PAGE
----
Authentic travel. We’re all talking about it but what exactly makes a trip authentic? And more to the point, is it really possible to find authenticity on a fleeting one- or two-week holiday – and particularly if we’re partial to a touch of luxury?
It’s probably worth highlighting at this point that I spend 10 months of the year leading gastronomic hiking tours in Italy and Australia, creating unique, immersive experiences for guests hungry (in all senses) to get behind the scenes on two different sides of the world.
So, I naturally have my own ideas as to what constitutes authentic travel. Of course, what’s authentic for one person may not be for another but if some degree of authenticity is on your ‘essential’ list, this checklist may help you plan your next trip.
First on the list – go slow. If you’re tempted to cram as many sights as possible into your trip, think again. While the Slow Food movement started in Italy in the 1980’s, formed by local chefs and food producers, it has now come to embody so much more than just food.
Travelling ‘slow’ is all about making connections and getting to know areas by lingering and exploring, rather than rushing from one big tourist attraction to the next.
Surrounded by such a wealth of artistic and architectural treasures in Italy, it’s so easy to get swept up in a frenzy of rushing from one church, glossy gallery or museum to another. This is partly because we want to see as much as possible while we can, but perhaps there’s also sometimes an element of bragging rights.
The truth is, if you want an authentic travel experience, you need to forget about notching up points and ticking off top 10 lists.
So where do you start? Well, in Italy, bookend your day with a morning espresso in the local bar, and, if you’re staying in a town or coastal resort, an evening ‘passeggiata’ with the locals. In between, focus on just one or two attractions that you’re really interested in or seek out some of the smaller Sagre (food festivals) which will plunge you straight into local life.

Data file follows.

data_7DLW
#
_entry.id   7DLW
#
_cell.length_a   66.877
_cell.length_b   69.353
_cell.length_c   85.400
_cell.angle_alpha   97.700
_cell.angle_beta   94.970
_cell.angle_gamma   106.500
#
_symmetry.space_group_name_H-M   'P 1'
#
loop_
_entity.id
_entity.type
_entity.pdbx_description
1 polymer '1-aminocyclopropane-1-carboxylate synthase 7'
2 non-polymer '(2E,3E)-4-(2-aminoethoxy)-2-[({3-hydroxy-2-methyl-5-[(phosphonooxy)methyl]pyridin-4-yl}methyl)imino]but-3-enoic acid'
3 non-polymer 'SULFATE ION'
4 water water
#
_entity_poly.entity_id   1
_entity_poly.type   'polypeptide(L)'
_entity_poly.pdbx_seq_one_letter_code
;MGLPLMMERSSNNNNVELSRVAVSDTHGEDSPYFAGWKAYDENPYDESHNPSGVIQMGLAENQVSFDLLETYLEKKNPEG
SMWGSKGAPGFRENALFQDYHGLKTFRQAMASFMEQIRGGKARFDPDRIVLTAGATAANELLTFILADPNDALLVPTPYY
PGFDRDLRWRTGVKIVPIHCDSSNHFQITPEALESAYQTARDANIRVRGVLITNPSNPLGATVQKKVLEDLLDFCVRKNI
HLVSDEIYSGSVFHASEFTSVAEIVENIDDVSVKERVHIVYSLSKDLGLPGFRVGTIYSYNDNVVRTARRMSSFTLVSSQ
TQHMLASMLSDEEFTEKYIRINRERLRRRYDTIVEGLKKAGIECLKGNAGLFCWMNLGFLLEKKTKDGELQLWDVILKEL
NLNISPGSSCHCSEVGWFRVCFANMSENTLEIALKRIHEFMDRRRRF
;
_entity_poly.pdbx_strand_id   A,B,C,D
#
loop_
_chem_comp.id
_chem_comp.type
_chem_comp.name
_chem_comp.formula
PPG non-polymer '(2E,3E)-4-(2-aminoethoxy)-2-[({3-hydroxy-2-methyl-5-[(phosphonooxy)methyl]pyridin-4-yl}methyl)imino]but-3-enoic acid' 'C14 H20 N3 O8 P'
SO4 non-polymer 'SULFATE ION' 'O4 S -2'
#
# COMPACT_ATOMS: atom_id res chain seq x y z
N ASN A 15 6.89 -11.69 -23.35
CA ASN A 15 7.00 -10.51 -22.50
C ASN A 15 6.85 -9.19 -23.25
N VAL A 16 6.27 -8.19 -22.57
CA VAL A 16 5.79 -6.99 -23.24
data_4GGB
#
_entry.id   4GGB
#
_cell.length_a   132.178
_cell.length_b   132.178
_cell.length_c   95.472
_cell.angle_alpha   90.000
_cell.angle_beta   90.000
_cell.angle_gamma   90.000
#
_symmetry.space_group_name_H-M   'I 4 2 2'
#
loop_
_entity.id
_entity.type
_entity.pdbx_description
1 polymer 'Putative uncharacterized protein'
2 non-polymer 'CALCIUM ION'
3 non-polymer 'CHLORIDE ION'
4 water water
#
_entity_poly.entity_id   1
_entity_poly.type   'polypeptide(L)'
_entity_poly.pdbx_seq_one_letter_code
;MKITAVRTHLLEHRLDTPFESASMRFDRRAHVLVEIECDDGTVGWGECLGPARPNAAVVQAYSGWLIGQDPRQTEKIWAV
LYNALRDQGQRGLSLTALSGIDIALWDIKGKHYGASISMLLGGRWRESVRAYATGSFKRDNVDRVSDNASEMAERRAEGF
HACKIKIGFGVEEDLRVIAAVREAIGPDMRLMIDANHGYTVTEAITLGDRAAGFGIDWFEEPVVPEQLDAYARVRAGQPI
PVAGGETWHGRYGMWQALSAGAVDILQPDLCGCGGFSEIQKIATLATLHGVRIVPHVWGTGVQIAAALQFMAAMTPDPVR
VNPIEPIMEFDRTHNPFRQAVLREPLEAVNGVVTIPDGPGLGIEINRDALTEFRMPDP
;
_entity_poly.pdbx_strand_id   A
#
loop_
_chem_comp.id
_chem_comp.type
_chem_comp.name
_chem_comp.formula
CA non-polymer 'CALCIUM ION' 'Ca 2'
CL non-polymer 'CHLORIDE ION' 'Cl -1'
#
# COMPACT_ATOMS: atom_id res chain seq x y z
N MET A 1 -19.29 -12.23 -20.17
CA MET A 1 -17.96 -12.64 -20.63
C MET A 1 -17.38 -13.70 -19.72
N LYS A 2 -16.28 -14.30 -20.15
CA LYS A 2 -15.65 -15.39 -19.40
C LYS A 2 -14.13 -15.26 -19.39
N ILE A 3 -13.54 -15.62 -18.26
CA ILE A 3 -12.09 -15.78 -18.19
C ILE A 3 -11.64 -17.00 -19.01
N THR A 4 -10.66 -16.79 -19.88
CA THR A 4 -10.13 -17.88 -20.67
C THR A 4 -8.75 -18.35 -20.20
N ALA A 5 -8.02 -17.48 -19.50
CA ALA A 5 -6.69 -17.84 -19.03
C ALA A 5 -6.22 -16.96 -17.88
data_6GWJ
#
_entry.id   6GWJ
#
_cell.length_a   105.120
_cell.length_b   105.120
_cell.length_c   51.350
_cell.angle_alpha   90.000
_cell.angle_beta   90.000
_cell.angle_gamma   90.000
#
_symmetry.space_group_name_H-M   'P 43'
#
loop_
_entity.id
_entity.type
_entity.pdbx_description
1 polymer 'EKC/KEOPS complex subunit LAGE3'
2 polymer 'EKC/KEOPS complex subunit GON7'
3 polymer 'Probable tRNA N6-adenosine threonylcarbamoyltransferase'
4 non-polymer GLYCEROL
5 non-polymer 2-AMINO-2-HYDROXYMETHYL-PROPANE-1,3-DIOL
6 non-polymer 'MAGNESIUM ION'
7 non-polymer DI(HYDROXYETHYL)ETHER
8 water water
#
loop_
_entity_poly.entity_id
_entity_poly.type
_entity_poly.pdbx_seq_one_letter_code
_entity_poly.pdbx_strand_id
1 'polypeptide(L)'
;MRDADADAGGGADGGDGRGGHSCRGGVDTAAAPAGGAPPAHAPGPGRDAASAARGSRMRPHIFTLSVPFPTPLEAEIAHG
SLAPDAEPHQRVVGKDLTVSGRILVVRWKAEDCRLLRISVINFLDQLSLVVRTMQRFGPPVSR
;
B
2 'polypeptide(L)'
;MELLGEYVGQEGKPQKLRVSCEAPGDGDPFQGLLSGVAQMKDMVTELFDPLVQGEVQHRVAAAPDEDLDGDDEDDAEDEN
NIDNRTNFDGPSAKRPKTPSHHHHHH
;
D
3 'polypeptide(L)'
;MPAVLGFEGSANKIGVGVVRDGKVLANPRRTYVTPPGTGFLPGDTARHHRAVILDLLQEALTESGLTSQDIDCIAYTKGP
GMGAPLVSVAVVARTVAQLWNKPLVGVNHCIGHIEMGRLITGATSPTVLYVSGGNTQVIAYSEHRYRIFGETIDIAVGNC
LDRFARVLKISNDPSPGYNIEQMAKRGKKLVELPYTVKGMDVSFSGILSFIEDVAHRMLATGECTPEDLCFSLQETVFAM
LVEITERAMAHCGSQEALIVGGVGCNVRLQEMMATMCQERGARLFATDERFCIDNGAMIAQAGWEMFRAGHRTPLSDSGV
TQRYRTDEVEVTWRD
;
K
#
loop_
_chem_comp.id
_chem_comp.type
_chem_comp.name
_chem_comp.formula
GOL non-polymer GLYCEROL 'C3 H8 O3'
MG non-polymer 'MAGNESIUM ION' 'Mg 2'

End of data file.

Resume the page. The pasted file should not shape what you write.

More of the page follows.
Where you stay will also affect your experience, both in terms of your accommodation and location. What’s so refreshing about Italy, however, is that even in a popular region, such as Tuscany, you can still have an authentic experience.
Choose smaller family-run hotels rather than larger impersonal chains so there’s time to chat with the owners whilst still enjoying the same level of luxury. We’re big fans of the Alberghi Diffusi, a unique collection of hotels created from lovingly restored village buildings including caves, medieval dwellings or simply abandoned homes. We stay in them whenever we can, including in Tuscany where the hotel is set on the Senio river.
We also try to avoid the busier cities such as Florence and stay in smaller towns such as Lucca and Colle Val d’Elsa, stopping by lesser-known, but equally wonderful little towns such as Pontremoli and Volterra.
The best way to experience a place to its fullest is by making connections with people who live in the area. So many Italians that we know have a genuine pride in their history and culture and love to share!
Of course, you’ll also get a wonderful flavour of a place by talking to people who are knowledgeable about their subject. They might be local guides, passionate volunteers or specialist food producers who will lead you through the local history, geography and culture – as well as demonstrating how good their produce tastes!
While local food and wine producers will arm you with the information you need about what to eat and drink, a few good recommendations regarding where you eat are worth their weight in gold.
Eating in restaurants frequented by locals is the golden rule wherever you’re travelling but never more so than in Italy where unwritten recipes are handed down between generations, and the same dish can vary in the tiniest detail from one village to another.
Michelin-starred restaurants certainly have their place, but lingering lunches can be as memorable for their views as their menu so aim for a mixed bag of experiences.
Lastly, if you’re travelling independently, consider swapping car rental for travelling by train. Train travel is a wonderful way to explore the landscape and chat to fellow passengers and is surprisingly affordable in Italy.
There are high speed trains between the main cities, including Milan, Rome, Florence, Bologna and Venice, in addition to slower regional trains. So, travel light and luxuriate in the ultimate indulgence of reading and catching up on podcasts as the poppy-strewn landscape flashes by.
Have the last few years changed your approach to travel in any way? Have you any experience of ‘Slow’ travel in Italy? Where are you going on your next trip? Please join the conversation.